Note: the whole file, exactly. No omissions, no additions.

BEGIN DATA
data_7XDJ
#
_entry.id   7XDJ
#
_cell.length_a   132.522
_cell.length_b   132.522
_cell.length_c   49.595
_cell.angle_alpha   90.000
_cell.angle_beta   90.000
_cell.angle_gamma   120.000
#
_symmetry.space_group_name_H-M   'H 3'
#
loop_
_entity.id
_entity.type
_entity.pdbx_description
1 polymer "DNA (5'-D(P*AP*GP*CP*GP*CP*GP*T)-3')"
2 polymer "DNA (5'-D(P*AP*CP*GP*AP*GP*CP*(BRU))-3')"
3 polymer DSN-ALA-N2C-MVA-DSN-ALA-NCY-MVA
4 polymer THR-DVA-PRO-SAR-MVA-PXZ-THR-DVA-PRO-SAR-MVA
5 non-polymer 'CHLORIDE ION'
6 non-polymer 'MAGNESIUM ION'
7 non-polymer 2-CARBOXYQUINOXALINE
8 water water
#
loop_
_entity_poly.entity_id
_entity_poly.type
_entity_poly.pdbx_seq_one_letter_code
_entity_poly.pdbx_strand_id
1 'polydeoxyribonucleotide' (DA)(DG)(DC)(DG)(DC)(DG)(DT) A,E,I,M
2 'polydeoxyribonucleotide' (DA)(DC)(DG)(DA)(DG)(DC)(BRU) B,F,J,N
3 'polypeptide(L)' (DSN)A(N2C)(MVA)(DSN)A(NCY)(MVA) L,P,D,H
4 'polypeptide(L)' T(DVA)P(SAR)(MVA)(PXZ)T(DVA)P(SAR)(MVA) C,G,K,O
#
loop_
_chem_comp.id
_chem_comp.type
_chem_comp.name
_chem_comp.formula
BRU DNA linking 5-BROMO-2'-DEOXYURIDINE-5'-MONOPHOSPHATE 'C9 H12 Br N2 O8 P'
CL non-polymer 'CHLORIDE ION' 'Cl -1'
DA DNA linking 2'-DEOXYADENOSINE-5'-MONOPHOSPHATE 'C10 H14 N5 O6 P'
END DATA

data_7XDJ
#
_entry.id   7XDJ
#
_cell.length_a   132.522
_cell.length_b   132.522
_cell.length_c   49.595
_cell.angle_alpha   90.000
_cell.angle_beta   90.000
_cell.angle_gamma   120.000
#
_symmetry.space_group_name_H-M   'H 3'
#
loop_
_entity.id
_entity.type
_entity.pdbx_description
1 polymer "DNA (5'-D(P*AP*GP*CP*GP*CP*GP*T)-3')"
2 polymer "DNA (5'-D(P*AP*CP*GP*AP*GP*CP*(BRU))-3')"
3 polymer DSN-ALA-N2C-MVA-DSN-ALA-NCY-MVA
4 polymer THR-DVA-PRO-SAR-MVA-PXZ-THR-DVA-PRO-SAR-MVA
5 non-polymer 'CHLORIDE ION'
6 non-polymer 'MAGNESIUM ION'
7 non-polymer 2-CARBOXYQUINOXALINE
8 water water
#
loop_
_entity_poly.entity_id
_entity_poly.type
_entity_poly.pdbx_seq_one_letter_code
_entity_poly.pdbx_strand_id
1 'polydeoxyribonucleotide' (DA)(DG)(DC)(DG)(DC)(DG)(DT) A,E,I,M
2 'polydeoxyribonucleotide' (DA)(DC)(DG)(DA)(DG)(DC)(BRU) B,F,J,N
3 'polypeptide(L)' (DSN)A(N2C)(MVA)(DSN)A(NCY)(MVA) L,P,D,H
4 'polypeptide(L)' T(DVA)P(SAR)(MVA)(PXZ)T(DVA)P(SAR)(MVA) C,G,K,O
#
loop_
_chem_comp.id
_chem_comp.type
_chem_comp.name
_chem_comp.formula
BRU DNA linking 5-BROMO-2'-DEOXYURIDINE-5'-MONOPHOSPHATE 'C9 H12 Br N2 O8 P'
CL non-polymer 'CHLORIDE ION' 'Cl -1'
DA DNA linking 2'-DEOXYADENOSINE-5'-MONOPHOSPHATE 'C10 H14 N5 O6 P'